Several other circuits have indicated that plea negotiations can trigger the 18 U.S.C. § 3161(h)(1) automatic exclusion.   See, e.g., United States v. Van Someren, 118 F.3d 1214, 1218-19 (8th Cir.1997);  United States v. Bowers, 834 F.2d 607, 610 (6th Cir.1987);  United States v. Montoya, 827 F.2d 143, 150 (7th Cir.1987).   We are not yet convinced.  Section 3161(h)(1) covers “other proceedings,” which usually denotes formal judicial processes.   The nonexclusive list of examples given in that section includes formal processes over which the parties have no direct control.   Plea negotiations, however, are informal discussions between the parties and are directly controlled by the parties, not the court.   Therefore, plea negotiations do not fit comfortably into the “other proceedings” language of section 3161(h)(1).

 We need not, however, determine whether plea negotiations can nevertheless qualify as “other proceedings” under section 3161(h)(1), because Defendant's argument fails for another reason.   Defendant points to seventy days that he asserts were either not excluded or excluded improperly.   But, one of those days, June 23, is a day on which the District Court held a status conference.   And a status conference is manifestly a “proceeding,” which, while not listed in the nonexclusive examples contained in 18 U.S.C. § 3161(h)(1), is very similar to the examples given in that section.   We, therefore, hold that June 23 was automatically excluded from STA consideration under 18 U.S.C. § 3161(h)(1).   As a result, Defendant can, at most, identify only 69 nonexcluded days.   And that is a period of delay that is permissible under the STA. See 18 U.S.C. § 3161(c)(1).

III. Right to be Present at Jury Selection

 Defendant next claims that he was denied his right to be present when jury selection was conducted.   That argument is without merit.   Defendant has a Fifth and Sixth Amendment right, recognized by Fed.R.Crim.P. 43, to be present at all stages of his trial, including jury selection.   United States v. Nichols, 56 F.3d 403, 413 (2d Cir.1995).   That right may be waived, however, if the defendant “voluntarily, knowingly, and without justification” absents himself from the trial.  United States v. Sanchez, 790 F.2d 245, 249 (2d Cir.1986) (internal quotation marks omitted).

 In reviewing a case where parts of the trial proceeded in the defendant's absence, we examine the record in light of three issues.   First, we consider “whether the district court properly exercised its discretion in finding that the defendant knowingly and voluntarily waived the right.”   Nichols, 56 F.3d at 416 (internal quotation marks omitted).  “If the court properly found the right to be waived, we next consider whether the district court abused its discretion in concluding there was on balance a controlling public interest to continue the trial in the defendant's absence.”  Id. (internal quotation marks omitted).  “Finally, if the district court was in error to continue the trial in a defendant's absence, we ask whether that error was harmless․” Id. (internal quotation marks omitted).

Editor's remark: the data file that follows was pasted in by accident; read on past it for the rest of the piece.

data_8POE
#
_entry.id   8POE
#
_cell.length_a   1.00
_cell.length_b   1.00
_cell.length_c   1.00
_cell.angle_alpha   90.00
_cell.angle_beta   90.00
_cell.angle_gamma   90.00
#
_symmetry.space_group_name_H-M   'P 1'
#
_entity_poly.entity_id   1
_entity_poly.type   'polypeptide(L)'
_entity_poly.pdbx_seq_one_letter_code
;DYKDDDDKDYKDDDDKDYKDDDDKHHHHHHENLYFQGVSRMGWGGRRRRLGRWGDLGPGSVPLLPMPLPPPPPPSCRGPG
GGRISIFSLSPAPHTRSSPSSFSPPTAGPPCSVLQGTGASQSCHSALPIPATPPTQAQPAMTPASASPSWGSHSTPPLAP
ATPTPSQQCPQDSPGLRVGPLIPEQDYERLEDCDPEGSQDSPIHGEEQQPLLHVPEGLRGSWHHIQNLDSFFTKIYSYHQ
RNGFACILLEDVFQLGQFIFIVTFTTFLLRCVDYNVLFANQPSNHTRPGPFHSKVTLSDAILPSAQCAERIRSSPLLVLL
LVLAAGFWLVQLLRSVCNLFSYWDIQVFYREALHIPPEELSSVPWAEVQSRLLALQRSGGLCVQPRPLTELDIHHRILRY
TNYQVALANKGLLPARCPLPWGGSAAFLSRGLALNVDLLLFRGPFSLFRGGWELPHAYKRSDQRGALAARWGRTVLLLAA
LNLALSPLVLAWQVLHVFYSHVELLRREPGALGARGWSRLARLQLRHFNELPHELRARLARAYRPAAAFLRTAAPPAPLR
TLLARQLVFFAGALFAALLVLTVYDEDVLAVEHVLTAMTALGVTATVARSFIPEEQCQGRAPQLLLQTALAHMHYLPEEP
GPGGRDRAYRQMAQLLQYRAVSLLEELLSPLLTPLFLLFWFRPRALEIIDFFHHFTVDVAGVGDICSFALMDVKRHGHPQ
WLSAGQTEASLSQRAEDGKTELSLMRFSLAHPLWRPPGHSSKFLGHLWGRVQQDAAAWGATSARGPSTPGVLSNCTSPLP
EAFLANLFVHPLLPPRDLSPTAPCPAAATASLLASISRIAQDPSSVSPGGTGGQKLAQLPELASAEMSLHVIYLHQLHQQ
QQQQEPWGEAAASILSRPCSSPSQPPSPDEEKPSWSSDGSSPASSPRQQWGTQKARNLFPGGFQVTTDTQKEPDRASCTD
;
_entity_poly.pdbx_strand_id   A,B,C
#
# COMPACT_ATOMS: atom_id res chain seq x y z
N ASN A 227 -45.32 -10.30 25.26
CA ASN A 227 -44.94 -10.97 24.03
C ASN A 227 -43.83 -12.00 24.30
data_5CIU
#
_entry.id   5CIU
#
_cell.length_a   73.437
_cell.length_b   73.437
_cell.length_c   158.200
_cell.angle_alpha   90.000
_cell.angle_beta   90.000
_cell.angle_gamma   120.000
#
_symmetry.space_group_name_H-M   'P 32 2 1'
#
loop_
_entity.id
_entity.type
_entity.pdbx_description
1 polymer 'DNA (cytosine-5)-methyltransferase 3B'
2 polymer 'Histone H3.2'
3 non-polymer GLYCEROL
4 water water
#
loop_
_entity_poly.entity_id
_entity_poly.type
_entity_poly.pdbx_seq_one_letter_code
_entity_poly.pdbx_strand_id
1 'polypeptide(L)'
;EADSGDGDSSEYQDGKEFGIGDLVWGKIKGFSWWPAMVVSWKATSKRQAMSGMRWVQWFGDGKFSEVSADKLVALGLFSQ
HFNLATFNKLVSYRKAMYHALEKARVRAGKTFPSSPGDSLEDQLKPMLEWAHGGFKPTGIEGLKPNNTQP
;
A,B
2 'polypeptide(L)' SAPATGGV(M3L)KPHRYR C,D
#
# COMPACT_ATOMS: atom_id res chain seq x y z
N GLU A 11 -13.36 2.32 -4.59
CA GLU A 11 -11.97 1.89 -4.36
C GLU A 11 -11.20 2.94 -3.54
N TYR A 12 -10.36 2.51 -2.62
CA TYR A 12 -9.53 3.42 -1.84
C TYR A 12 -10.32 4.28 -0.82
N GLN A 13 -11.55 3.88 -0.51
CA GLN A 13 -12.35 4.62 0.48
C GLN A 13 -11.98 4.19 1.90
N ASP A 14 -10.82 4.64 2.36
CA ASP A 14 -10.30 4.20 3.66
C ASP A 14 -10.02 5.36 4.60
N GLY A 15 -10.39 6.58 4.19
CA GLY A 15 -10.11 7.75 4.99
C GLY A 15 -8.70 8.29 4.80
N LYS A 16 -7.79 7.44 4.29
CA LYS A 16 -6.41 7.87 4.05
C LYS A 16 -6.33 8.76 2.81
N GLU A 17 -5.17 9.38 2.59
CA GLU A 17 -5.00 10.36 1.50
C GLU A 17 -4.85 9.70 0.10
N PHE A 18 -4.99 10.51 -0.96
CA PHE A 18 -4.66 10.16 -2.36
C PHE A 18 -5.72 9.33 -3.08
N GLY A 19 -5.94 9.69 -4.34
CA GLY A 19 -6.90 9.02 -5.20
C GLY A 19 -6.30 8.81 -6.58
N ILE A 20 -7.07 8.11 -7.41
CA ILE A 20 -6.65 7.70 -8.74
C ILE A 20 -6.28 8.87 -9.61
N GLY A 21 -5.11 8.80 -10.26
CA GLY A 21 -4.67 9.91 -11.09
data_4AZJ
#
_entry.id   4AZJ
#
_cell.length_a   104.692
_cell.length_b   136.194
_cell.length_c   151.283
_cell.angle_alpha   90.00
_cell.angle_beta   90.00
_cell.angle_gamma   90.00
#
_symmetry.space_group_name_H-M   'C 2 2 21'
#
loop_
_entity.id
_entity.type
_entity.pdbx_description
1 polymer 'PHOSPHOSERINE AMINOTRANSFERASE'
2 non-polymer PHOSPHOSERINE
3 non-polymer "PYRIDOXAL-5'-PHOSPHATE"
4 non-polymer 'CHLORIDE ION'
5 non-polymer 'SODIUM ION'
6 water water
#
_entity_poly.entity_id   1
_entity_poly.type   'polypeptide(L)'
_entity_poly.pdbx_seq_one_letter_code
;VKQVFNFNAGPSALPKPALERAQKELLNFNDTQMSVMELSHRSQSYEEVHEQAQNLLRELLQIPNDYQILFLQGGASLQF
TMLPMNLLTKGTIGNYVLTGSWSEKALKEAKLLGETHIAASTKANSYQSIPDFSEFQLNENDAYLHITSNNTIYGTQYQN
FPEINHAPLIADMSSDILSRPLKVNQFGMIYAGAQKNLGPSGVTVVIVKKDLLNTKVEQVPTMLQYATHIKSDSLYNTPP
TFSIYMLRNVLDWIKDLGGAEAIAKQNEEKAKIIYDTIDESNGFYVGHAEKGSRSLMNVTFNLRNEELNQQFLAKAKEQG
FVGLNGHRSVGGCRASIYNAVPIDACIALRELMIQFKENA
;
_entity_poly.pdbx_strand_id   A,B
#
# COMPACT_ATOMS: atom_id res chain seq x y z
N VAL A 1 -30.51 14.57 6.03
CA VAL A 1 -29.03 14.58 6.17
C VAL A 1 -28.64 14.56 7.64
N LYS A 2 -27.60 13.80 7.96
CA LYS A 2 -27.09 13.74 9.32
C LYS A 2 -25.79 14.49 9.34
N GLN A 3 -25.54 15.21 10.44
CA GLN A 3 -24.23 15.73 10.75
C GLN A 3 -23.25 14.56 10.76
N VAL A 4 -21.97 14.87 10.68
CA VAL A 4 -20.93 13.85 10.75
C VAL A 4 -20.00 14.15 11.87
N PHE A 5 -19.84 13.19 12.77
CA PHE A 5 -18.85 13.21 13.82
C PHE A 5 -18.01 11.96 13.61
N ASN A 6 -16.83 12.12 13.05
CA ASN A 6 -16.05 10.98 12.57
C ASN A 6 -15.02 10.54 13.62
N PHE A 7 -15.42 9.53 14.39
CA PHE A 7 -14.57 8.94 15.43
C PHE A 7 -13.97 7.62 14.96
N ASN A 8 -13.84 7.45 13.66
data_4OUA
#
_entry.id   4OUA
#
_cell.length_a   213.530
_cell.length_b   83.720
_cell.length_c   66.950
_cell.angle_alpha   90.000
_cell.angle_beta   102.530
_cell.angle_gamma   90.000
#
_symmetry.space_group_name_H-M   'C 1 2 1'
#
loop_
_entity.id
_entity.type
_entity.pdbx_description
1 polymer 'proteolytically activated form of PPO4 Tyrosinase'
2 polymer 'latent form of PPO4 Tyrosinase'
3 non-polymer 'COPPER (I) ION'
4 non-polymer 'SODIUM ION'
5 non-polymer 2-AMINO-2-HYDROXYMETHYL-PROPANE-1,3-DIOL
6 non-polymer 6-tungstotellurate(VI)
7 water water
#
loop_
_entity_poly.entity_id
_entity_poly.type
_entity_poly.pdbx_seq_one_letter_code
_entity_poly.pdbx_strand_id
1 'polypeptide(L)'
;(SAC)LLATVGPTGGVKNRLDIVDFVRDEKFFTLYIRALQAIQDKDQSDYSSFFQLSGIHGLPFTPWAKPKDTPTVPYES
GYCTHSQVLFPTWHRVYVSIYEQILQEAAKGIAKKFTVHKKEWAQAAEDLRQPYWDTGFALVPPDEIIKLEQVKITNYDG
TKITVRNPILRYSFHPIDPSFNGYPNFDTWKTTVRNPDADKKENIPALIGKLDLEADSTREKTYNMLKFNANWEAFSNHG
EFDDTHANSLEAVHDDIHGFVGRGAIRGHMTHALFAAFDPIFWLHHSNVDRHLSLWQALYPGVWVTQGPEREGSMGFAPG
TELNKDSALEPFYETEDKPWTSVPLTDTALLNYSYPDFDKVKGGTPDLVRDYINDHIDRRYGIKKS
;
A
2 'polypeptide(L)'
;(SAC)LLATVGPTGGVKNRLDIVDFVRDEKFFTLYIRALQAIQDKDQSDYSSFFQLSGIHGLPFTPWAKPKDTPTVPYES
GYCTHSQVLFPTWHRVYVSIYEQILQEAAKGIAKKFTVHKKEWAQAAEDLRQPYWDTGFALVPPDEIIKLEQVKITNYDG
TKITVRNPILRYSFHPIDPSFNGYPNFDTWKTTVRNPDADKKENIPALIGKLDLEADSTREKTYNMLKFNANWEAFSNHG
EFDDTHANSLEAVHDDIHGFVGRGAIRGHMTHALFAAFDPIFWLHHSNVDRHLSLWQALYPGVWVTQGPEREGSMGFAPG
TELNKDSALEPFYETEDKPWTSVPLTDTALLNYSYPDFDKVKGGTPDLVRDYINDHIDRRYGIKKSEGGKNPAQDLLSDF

On the facts before us, the District Court did not err in concluding that Defendant waived his right to be present for jury selection and that continuing with jury selection was in the public interest.   See Cuoco v. United States, 208 F.3d 27, 32 (2d Cir.2000);  see also Crosby v. United States, 506 U.S. 255, 262, 113 S.Ct. 748, 122 L.Ed.2d 25 (1993) (noting that if a defendant fled after the start of trial, the defendant would know that the likely consequence would be that the trial would continue in his absence).   Defendant's argument, therefore, fails.

IV. Constitutionality of Federal Prohibition of Being a Felon in Possession of a Firearm

Finally, Defendant contends that Congress lacked the authority to prohibit his conduct because the gun that he possessed-which had traveled across state lines at some past time-did not constitute a sufficient nexus to interstate commerce.   The issue is, however, not an open one;  both the Supreme Court and our Court have made clear that there is a constitutionally sufficient nexus between being a felon in possession of a firearm and interstate commerce when the firearm in question has previously moved in interstate commerce.   See Scarborough v. United States, 431 U.S. 563, 97 S.Ct. 1963, 52 L.Ed.2d 582 (1977);  United States v. Sorrentino, 72 F.3d 294, 296 (2d Cir.1995).   Accordingly, we need not discuss the claim further.


We have reviewed all of Defendant's claims and find them meritless.   The judgment of the District Court is AFFIRMED.


1.   The facts described here are based upon those found by the District Court at the suppression hearing based upon the testimony of police officers that the District Court found credible.

2.   This section was previously designated 18 U.S.C. § 3161(h)(8) but was resdesignated as 18 U.S.C. § 3161(h)(7) by the Judicial Administration and Technical Amendments Act of 2008, Pub.L. No. 110-406, 122 Stat. 4291, 4294.

CALABRESI, Circuit Judge: